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Deploying to Production

Lookbook is intended to be a tool for aiding the ViewComponent development process, and so is usually restricted to running only when the app is in development mode.

However, it is possible to run Lookbook in a production environment if you wish.

Please note! If you choose to run Lookbook in production, you do so at your own risk. It is primarily intended as a development tool and has not yet been thoroughly battle-tested in production environments.

Differences between development and production

Since v1.0.7 the only major difference between development and production is that watching files for changes is disabled by default.

Lookbook no longer saves the parser results registry to the filesystem so a pre-parsing step is no longer required and the lookbook:previews:preparse Rake task has been deprecated.

Configuration changes for production

You will need to make sure that the following configuration changes have been made when deploying to production:

Ensure ViewComponent is configured to show previews in production (by default it is disabled when not in development):

# config/environments/production.rb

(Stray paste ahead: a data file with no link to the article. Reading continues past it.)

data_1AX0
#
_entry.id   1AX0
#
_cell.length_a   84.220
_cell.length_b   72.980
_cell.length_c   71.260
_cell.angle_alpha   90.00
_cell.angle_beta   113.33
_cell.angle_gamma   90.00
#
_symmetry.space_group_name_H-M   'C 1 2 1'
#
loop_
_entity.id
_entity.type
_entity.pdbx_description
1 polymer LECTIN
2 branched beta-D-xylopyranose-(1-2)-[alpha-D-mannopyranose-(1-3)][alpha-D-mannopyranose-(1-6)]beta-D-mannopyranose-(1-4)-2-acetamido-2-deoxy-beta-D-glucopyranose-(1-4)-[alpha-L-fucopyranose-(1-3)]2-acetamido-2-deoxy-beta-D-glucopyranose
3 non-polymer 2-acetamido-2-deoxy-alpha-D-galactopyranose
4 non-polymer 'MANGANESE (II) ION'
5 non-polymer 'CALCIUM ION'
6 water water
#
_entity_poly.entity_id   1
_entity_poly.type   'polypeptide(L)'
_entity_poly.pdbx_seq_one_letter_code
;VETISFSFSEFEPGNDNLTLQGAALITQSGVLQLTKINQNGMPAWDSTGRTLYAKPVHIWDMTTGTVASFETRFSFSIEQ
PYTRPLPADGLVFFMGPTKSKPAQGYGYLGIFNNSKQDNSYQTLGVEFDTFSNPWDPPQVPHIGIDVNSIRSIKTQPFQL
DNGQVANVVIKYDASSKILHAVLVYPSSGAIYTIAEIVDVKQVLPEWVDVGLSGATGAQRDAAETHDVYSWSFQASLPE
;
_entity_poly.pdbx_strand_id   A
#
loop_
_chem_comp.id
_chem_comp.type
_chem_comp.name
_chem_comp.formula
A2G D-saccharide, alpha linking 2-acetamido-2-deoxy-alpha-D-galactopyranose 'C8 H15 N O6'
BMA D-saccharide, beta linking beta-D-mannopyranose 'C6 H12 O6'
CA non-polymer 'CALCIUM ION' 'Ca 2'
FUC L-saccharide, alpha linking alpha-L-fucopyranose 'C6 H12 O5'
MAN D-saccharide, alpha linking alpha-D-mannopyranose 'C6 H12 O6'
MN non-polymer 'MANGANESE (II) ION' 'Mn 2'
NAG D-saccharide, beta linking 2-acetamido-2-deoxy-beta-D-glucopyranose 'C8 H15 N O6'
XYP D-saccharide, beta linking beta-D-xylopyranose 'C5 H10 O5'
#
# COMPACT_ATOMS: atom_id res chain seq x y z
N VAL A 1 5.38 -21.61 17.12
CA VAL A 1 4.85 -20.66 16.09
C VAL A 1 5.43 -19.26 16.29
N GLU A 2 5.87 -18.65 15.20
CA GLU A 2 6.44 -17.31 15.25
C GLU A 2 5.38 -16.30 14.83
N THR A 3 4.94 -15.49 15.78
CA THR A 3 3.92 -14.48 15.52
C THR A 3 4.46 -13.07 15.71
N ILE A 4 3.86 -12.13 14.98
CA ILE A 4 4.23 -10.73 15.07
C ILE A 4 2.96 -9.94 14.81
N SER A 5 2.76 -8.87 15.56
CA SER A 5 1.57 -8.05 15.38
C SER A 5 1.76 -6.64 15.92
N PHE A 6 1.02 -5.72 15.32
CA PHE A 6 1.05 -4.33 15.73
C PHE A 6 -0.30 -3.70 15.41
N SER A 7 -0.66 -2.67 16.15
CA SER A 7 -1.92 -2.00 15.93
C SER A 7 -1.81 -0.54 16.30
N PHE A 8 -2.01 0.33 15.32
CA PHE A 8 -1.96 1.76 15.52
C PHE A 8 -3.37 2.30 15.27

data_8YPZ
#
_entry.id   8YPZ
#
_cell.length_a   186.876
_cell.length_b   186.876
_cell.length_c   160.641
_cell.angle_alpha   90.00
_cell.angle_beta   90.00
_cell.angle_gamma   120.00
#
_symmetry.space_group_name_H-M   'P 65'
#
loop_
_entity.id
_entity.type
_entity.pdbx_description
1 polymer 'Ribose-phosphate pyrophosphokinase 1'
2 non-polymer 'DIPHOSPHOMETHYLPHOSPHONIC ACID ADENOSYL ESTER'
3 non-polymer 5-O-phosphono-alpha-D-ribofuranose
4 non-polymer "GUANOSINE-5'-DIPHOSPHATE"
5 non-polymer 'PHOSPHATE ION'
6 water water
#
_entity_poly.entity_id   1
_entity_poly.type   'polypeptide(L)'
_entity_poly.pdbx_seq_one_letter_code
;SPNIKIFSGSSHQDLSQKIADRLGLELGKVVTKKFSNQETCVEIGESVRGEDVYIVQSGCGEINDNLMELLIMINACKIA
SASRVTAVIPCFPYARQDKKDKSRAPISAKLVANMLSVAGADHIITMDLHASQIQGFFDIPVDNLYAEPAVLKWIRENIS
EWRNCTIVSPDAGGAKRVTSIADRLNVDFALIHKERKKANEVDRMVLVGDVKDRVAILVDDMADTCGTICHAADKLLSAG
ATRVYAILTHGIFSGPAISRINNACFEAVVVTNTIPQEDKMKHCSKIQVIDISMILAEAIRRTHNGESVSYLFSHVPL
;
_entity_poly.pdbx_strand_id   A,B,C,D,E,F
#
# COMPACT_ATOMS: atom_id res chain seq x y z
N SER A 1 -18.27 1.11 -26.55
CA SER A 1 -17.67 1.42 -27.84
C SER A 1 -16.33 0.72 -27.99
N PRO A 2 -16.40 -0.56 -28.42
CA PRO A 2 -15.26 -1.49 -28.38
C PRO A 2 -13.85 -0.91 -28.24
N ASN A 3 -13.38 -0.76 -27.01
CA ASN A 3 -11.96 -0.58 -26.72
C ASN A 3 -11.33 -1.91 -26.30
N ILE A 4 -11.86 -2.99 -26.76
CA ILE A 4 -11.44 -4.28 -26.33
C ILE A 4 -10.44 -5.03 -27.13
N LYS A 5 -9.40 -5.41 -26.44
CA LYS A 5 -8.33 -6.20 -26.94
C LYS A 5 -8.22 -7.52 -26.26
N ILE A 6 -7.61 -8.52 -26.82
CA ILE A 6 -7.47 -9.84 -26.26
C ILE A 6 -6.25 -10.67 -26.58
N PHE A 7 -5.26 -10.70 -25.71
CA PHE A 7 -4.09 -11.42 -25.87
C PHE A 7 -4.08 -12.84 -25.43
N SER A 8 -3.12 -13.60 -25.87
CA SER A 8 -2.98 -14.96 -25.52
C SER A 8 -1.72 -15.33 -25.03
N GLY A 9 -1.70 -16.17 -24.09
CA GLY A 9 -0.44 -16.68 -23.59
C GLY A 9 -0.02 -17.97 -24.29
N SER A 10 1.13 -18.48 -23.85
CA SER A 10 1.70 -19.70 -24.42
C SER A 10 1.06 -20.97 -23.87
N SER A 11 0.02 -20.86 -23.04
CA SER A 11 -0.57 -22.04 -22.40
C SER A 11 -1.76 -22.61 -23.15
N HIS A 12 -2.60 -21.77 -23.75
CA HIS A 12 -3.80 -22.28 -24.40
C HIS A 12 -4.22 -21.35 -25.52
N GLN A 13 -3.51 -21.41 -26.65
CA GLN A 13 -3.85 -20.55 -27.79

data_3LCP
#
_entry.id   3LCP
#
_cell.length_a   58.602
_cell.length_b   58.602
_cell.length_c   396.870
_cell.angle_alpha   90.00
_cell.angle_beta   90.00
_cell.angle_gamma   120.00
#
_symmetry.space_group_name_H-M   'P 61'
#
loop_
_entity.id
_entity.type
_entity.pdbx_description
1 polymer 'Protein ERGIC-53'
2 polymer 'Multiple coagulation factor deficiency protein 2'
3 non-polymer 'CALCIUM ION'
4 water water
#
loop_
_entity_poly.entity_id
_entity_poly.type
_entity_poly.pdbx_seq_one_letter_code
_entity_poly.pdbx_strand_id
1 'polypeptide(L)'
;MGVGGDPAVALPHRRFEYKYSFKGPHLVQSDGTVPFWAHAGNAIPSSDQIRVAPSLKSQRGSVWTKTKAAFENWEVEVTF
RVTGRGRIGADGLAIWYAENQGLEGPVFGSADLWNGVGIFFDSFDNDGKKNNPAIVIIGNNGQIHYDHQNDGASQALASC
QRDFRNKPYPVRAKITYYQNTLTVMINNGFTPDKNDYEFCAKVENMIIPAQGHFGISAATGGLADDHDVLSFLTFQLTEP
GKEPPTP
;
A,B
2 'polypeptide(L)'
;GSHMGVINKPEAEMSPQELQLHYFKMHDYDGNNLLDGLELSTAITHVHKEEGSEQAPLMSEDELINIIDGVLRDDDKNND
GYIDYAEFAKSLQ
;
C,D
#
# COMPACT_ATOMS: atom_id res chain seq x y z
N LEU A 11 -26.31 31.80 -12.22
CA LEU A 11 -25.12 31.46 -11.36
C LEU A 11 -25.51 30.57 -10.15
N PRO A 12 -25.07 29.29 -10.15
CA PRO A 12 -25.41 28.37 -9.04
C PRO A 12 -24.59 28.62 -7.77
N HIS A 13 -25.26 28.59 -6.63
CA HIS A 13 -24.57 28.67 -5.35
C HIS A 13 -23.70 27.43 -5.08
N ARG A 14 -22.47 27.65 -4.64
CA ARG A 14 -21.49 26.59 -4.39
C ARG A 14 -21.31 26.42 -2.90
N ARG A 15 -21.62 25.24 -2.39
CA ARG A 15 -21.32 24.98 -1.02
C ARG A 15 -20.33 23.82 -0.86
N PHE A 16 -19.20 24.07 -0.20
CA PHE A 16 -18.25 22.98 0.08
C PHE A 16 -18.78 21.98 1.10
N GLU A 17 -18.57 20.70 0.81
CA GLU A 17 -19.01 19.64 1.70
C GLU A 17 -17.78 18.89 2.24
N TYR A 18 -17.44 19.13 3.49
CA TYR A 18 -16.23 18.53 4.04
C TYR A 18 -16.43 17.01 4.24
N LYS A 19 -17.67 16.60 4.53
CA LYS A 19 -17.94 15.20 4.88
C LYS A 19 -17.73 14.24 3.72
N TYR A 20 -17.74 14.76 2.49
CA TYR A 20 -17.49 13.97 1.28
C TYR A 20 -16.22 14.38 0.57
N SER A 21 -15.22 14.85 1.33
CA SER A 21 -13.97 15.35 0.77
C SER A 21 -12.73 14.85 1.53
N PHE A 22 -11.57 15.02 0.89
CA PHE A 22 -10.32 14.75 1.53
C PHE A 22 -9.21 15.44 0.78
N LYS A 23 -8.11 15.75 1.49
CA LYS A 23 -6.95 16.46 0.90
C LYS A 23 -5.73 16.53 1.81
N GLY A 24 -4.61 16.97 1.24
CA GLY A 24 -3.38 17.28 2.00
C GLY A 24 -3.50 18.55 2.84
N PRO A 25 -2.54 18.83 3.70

config.view_component.show_previews = true

Remove any environment checking from around the Lookbook mounting declaration (if added as per install instructions):

# config/routes.rb
Rails.application.routes.draw do
  # if Rails.env.development? <- remove
    mount Lookbook::Engine, at: "/lookbook"
  # end

Differences between development and production (pre-v1.0.7)

  1. Watching files for changes is disabled
  2. Parsing preview files for annotations does not happen at automatically at runtime. Instead the preview files must be pre-parsed via a Rake task before starting the app (much like asset precompilation).

Pre-parsing preview files

Run the following command to pre-parse the preview files annotations:

rake lookbook:previews:preparse

If you wish to run this as part of your existing assets precompilation step, you can add the following into your app’s Rakefile:

if Rails.env.production?
  Rake::Task['assets:precompile'].enhance do

The pre-parsing of preview files will then take place every time rake assets:precompile is called and so will not need to be run separately.